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5. Creatives and Corporations – why can’t they all just get along?

I worried a little before Doom that ours would be the project with which Kickstarter would officially jump the shark. But that was apparently just nerves. It had, however, happened once before. The wonderful Z-Man Games (publishers of Pandemic, see above) purchased Doom, but then Z-Man was sold to a European game company right before our publication date, and the new owners didn’t want our game. And neither did anyone else. How is that working out for those publishers now I wonder?

When we took in 122k in a month, an old colleague suggested that, “The market was clearly ready for your game.” Maybe so, but the game companies were not. At all. The Creators’ willingness to market their game, the public’s desire to see Lovecraftian Gods trash Atlantic City, the pedigree of the creative team (games, novels, films, posters): none of that mattered one whit. They didn’t see a return that showed any kind of clear profit for them, and they passed.

In the decline of the working and creative class that we’ve all weathered these last 30 years, major monopolist corporations have intentionally made Creators the lowest people on their totem poles.

The odious work-for-hire contracts, the hierarchical apple-polishing, the constant cancellations of green-lit projects to protect their jobs at the expense of others and to “bolster” their bottom line: it’s all been designed to maximize their profits and strip Creators of their chance for licensure, and the passive streams of income Creators might otherwise have enjoyed. There are still plenty of artists who need corporate paychecks, but many artists are viewing this as a long-overdue sea change. In Portland, many people suggest that the only way to move up the ranks at Nike is to go to Adidas. And vice versa. In New York, people leave DC for Marvel. And vice versa. Does Kickstarter mean that Creatives will be getting more respect from the big players now that they can set their own terms elsewhere? Or will the big companies simply ignore them when they ask for more respect? As exciting as Kickstarter is now, what will it be in the future? Will it morph over time like the massive powerhouse whose informal corporate motto was “Don’t be evil”? We shall see.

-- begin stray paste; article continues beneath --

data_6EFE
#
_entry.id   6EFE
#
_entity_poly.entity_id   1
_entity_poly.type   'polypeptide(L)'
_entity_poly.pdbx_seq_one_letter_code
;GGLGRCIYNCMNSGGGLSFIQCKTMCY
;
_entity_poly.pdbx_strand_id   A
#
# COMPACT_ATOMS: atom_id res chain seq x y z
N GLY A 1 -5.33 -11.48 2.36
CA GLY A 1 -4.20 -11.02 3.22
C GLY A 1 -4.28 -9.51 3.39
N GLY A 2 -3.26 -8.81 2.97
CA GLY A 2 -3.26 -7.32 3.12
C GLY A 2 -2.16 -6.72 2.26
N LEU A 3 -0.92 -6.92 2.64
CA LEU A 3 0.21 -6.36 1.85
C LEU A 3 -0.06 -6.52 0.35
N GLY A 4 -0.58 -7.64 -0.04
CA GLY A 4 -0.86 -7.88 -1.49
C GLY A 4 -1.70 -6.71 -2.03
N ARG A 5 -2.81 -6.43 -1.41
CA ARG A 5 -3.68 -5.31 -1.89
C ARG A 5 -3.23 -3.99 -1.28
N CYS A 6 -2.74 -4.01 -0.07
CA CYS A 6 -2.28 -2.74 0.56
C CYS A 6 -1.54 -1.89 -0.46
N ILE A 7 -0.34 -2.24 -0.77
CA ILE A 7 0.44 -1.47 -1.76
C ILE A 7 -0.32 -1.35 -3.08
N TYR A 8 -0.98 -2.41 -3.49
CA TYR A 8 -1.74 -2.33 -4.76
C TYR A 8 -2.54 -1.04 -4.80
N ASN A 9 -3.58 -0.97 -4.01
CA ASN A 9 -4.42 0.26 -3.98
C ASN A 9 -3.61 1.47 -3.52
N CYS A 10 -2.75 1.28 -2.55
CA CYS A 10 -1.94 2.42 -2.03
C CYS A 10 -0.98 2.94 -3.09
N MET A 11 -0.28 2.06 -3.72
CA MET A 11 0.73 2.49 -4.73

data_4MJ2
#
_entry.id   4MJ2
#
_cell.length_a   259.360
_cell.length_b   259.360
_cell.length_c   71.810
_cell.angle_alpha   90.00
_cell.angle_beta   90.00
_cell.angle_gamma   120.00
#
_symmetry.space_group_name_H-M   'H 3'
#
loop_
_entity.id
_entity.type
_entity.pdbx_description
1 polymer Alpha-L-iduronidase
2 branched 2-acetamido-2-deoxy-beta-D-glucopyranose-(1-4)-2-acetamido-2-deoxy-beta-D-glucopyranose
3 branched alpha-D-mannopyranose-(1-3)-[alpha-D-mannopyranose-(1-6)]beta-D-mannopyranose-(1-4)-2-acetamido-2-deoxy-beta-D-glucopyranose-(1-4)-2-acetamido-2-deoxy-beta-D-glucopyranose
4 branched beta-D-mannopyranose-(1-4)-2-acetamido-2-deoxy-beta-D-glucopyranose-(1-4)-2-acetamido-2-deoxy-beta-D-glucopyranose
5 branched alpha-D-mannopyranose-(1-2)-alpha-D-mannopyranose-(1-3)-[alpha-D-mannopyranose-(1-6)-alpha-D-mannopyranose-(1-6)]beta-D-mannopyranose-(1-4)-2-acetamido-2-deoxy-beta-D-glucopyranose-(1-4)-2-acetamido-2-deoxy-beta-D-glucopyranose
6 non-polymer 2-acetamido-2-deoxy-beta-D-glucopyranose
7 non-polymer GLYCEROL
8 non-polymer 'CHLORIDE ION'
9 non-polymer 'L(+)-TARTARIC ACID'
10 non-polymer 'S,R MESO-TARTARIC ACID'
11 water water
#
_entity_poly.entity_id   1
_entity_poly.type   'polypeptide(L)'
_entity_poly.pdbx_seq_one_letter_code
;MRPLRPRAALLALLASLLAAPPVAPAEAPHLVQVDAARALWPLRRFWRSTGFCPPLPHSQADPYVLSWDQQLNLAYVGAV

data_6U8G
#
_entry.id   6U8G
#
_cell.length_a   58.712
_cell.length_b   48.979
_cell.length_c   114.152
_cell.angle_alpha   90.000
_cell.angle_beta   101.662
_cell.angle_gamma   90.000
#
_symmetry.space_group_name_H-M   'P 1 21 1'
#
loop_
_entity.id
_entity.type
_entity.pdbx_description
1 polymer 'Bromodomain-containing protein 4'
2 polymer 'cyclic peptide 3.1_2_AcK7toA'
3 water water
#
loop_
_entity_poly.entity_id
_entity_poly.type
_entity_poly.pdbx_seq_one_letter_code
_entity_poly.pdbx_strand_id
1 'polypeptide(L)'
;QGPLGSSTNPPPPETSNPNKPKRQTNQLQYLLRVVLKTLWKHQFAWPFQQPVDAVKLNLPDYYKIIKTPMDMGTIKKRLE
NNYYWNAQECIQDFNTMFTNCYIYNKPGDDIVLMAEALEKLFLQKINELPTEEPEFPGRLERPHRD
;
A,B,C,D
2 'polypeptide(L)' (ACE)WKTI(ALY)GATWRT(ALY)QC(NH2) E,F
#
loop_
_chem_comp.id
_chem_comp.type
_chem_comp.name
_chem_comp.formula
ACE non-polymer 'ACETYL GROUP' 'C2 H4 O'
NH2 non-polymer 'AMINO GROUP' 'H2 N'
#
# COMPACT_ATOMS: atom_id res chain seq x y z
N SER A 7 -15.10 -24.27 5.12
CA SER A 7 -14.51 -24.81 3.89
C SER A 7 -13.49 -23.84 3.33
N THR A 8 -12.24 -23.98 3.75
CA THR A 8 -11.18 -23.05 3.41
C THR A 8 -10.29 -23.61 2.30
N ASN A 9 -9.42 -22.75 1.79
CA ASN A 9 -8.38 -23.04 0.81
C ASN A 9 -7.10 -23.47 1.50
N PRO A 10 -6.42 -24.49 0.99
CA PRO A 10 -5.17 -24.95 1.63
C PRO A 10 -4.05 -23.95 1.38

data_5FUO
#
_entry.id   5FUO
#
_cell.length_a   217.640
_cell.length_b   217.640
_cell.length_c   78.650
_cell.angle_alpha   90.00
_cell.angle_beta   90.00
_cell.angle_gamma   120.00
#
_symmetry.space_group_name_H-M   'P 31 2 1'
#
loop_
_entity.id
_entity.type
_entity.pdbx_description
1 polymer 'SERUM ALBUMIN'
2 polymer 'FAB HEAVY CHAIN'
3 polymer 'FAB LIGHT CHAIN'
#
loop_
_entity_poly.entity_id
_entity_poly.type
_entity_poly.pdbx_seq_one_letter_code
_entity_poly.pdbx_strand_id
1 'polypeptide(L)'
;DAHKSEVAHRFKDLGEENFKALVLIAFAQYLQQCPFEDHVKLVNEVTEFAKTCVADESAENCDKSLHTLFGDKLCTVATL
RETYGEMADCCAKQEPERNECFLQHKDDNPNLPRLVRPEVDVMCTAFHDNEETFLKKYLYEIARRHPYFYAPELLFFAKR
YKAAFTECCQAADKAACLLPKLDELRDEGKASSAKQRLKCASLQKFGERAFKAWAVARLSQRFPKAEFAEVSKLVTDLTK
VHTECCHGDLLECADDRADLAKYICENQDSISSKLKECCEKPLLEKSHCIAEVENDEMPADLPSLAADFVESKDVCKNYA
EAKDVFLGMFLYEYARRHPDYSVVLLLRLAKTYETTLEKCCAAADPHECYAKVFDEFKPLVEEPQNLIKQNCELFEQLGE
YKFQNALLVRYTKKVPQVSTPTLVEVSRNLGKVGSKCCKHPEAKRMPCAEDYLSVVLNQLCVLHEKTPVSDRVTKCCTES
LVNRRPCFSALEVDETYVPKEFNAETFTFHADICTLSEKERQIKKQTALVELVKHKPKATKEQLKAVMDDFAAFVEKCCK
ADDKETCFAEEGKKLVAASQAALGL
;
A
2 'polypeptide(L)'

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6. Make no mistake. This is an addiction.

The shots of dopamine that accompany every new dollar the Refresh button reveals are the most obvious example. But the fact is, we Creators are on the line here. Every mistake or miscue is now on us. And that’s not the sort of responsibility that leads one to sleep like a baby. Kickstarter is not for the faint of heart. Can you imagine working a month or more (more really, even for a “30 day” campaign) only to have that campaign stall and fail? Many of the best and brightest Creators have already experienced that very thing. Sobering. Kickstarter will take every ounce of energy you can give it and want more. Believe it.

Every mistake we made weighs on me, and I suspect it’s the same for many others. So, with this prologue, I hope you’ll enjoy (and be informed by) the paper to come.

Part 1 of Kickstarter White Paper

Part 2 of Kickstarter White Paper